Thursday, January 1, 1998

Jeff Hawkins, creator of the PalmPilot

THE PALMPOWER INTERVIEW

FIGURE A

Jeff Hawkins, PalmPilot Inventor (click for larger image)
It seems fitting to kick off our Premier Issue by having a candid conversation with Jeff Hawkins, the man who started Palm Computing (now part of 3Com) and created the PalmPilot. Prior to his chat with Hawkins, 3Com PR personnel gave Editor-in-Chief David Gewirtz some interesting background on Hawkins' success: over a million PalmPilots shipped in 18 months, a 66% market share, and the fastest growth of any computing product in history, faster than the TV and the VCR.
DG:

You started a software product and ended up with what is an amazingly successful piece of hardware. How does that make you feel?

JH:

(laughing) It feels good. What really feels good is that people like the product. Since we're all product people here, there's nothing else that makes me happier than people saying "Hey this is great, it's changed my life." That feels great. On the other hand, looking forward, I think we've just begun. There's a huge opportunity here. As much as I like the PalmPilot and the way the product is now, we're probably in the Apple II days of the handheld computing business. So there's a lot of future ahead of us.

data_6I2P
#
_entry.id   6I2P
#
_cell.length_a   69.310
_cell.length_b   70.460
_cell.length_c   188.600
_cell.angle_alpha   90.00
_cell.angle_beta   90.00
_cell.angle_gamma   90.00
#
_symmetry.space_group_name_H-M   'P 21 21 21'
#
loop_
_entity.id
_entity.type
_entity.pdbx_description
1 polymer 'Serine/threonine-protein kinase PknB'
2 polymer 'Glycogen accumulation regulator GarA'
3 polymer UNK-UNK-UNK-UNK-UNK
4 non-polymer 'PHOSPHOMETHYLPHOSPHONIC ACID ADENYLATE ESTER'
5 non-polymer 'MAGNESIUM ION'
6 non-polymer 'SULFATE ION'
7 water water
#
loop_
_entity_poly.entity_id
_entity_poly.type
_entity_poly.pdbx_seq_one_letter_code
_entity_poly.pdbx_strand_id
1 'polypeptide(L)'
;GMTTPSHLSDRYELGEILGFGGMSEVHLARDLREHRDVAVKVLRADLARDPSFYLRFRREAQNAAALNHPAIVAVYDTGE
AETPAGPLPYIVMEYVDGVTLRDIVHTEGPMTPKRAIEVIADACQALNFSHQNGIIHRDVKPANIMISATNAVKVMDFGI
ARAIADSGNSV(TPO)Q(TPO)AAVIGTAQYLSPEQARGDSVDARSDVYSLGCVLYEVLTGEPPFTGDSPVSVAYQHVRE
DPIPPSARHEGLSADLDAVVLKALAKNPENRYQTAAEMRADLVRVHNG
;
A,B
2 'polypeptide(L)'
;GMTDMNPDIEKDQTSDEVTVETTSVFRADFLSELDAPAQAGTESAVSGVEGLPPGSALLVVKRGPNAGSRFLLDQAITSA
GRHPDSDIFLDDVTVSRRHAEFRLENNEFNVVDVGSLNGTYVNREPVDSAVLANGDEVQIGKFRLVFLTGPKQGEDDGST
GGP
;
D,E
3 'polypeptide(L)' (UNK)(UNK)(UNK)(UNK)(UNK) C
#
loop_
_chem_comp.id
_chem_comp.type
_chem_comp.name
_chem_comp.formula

"Looking forward, I think we've just begun. We're probably in the Apple II days of the handheld computing business."
DG:

Can you give me an idea of where that future is?

JH:

Well, I won't give you product release information. But if you go back to the beginning of Palm, when I started the company, essentially the pitch I had when I raised funding was that handheld computers on a unit basis were going to be far larger than desktop and laptop computers combined. I felt that the appeal of a handheld, a pocket-size device, was very universal. People will have them, their kids will have them.

And I see it in different markets with different needs, going everywhere from kids in grade school, to college, to business people. In a broad sense we have a very big vision about where our market's going to go, without seeing any of the particular technologies. But we think pocket-size access to data, including communications data, is almost a fundamental need. Almost like the telephone or something. So we're just optimistic and excited about trying to come up with products that appeal to a lot of these people.

DG:

Do you think that having that much access to data all the time sort of creates more information overload? Or do you think that makes it less of a problem?